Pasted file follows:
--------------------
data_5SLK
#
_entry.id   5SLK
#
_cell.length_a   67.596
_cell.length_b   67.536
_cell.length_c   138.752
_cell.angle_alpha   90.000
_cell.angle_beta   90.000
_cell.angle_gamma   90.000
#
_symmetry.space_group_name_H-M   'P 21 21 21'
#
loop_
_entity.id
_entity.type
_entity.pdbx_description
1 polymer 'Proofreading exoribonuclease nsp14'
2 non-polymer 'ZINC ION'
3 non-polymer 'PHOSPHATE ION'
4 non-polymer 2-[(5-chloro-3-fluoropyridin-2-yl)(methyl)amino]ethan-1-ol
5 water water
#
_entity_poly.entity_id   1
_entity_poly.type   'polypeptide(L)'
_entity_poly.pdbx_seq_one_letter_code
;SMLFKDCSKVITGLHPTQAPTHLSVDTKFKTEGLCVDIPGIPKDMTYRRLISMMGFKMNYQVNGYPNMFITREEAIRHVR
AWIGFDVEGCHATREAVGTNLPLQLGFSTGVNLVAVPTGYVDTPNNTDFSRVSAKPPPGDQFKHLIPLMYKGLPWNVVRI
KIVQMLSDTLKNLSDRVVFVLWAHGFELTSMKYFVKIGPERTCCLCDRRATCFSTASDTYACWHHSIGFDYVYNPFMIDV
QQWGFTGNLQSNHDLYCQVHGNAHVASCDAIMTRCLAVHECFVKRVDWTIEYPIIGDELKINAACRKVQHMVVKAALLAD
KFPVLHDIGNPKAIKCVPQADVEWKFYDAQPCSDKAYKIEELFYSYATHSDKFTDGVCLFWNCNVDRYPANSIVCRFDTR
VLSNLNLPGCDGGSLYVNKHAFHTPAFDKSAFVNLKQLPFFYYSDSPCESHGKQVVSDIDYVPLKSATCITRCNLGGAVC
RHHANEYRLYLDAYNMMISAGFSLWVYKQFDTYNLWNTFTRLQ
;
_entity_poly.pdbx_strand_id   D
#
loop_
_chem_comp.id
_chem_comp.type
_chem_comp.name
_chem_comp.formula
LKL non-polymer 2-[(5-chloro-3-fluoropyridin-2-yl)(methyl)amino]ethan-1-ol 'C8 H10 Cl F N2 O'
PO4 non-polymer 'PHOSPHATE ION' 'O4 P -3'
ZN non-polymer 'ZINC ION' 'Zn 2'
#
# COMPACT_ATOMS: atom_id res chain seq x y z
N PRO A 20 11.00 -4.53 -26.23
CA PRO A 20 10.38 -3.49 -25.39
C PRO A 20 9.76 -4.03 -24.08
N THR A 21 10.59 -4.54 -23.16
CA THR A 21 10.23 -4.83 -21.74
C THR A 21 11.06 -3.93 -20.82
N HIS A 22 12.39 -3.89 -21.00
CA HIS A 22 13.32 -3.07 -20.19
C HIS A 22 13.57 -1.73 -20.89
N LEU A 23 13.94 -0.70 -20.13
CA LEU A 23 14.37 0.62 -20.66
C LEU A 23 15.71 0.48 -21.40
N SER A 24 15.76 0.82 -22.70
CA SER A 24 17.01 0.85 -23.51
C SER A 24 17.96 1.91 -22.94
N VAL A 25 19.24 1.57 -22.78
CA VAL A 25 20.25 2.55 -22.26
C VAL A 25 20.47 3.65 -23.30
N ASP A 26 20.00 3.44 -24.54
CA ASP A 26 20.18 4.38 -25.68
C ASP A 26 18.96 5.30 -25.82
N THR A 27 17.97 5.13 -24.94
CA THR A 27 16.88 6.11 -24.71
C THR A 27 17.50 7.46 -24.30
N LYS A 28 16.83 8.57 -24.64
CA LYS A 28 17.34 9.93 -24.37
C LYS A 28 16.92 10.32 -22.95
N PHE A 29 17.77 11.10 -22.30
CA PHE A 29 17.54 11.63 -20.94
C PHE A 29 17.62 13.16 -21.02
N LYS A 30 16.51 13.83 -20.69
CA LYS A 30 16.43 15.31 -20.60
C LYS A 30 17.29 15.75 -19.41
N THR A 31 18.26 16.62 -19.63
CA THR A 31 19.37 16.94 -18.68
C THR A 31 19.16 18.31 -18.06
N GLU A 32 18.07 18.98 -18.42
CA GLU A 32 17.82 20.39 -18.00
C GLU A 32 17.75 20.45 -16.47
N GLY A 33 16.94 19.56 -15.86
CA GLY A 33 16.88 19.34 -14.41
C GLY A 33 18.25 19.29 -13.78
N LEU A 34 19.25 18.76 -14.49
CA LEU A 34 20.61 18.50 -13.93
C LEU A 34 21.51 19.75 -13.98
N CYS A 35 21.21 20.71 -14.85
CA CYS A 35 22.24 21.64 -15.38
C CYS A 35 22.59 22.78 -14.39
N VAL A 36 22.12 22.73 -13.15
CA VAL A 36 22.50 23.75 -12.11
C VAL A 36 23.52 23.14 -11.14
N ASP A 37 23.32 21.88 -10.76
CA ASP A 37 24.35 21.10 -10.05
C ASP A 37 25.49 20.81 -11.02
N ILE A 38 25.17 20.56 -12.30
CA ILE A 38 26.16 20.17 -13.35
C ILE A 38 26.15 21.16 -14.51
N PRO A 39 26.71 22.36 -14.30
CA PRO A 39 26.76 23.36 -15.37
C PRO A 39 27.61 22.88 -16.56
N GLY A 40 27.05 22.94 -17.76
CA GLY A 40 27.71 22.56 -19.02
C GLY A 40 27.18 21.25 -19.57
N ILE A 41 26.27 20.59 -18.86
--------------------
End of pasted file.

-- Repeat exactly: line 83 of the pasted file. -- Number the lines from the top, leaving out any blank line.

N GLU A 32 18.07 18.98 -18.42